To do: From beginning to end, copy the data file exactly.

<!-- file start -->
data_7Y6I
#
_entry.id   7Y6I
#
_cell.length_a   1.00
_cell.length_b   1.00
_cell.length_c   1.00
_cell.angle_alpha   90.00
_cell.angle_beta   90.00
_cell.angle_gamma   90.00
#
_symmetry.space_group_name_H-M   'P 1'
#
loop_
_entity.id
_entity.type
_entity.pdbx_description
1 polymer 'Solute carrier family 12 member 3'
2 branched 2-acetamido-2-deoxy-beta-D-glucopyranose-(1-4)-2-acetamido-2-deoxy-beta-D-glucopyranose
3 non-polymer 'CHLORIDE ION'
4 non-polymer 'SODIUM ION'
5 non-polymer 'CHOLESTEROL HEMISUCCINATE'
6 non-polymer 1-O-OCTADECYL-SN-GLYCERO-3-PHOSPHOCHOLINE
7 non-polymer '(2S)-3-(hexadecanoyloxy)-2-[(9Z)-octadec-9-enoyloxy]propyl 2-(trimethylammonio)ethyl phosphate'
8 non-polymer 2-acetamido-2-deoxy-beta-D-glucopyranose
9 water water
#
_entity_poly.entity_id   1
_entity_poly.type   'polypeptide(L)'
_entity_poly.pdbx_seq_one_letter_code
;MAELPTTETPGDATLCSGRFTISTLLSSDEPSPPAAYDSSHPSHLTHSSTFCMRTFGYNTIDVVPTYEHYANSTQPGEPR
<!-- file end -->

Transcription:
data_7Y6I
#
_entry.id   7Y6I
#
_cell.length_a   1.00
_cell.length_b   1.00
_cell.length_c   1.00
_cell.angle_alpha   90.00
_cell.angle_beta   90.00
_cell.angle_gamma   90.00
#
_symmetry.space_group_name_H-M   'P 1'
#
loop_
_entity.id
_entity.type
_entity.pdbx_description
1 polymer 'Solute carrier family 12 member 3'
2 branched 2-acetamido-2-deoxy-beta-D-glucopyranose-(1-4)-2-acetamido-2-deoxy-beta-D-glucopyranose
3 non-polymer 'CHLORIDE ION'
4 non-polymer 'SODIUM ION'
5 non-polymer 'CHOLESTEROL HEMISUCCINATE'
6 non-polymer 1-O-OCTADECYL-SN-GLYCERO-3-PHOSPHOCHOLINE
7 non-polymer '(2S)-3-(hexadecanoyloxy)-2-[(9Z)-octadec-9-enoyloxy]propyl 2-(trimethylammonio)ethyl phosphate'
8 non-polymer 2-acetamido-2-deoxy-beta-D-glucopyranose
9 water water
#
_entity_poly.entity_id   1
_entity_poly.type   'polypeptide(L)'
_entity_poly.pdbx_seq_one_letter_code
;MAELPTTETPGDATLCSGRFTISTLLSSDEPSPPAAYDSSHPSHLTHSSTFCMRTFGYNTIDVVPTYEHYANSTQPGEPR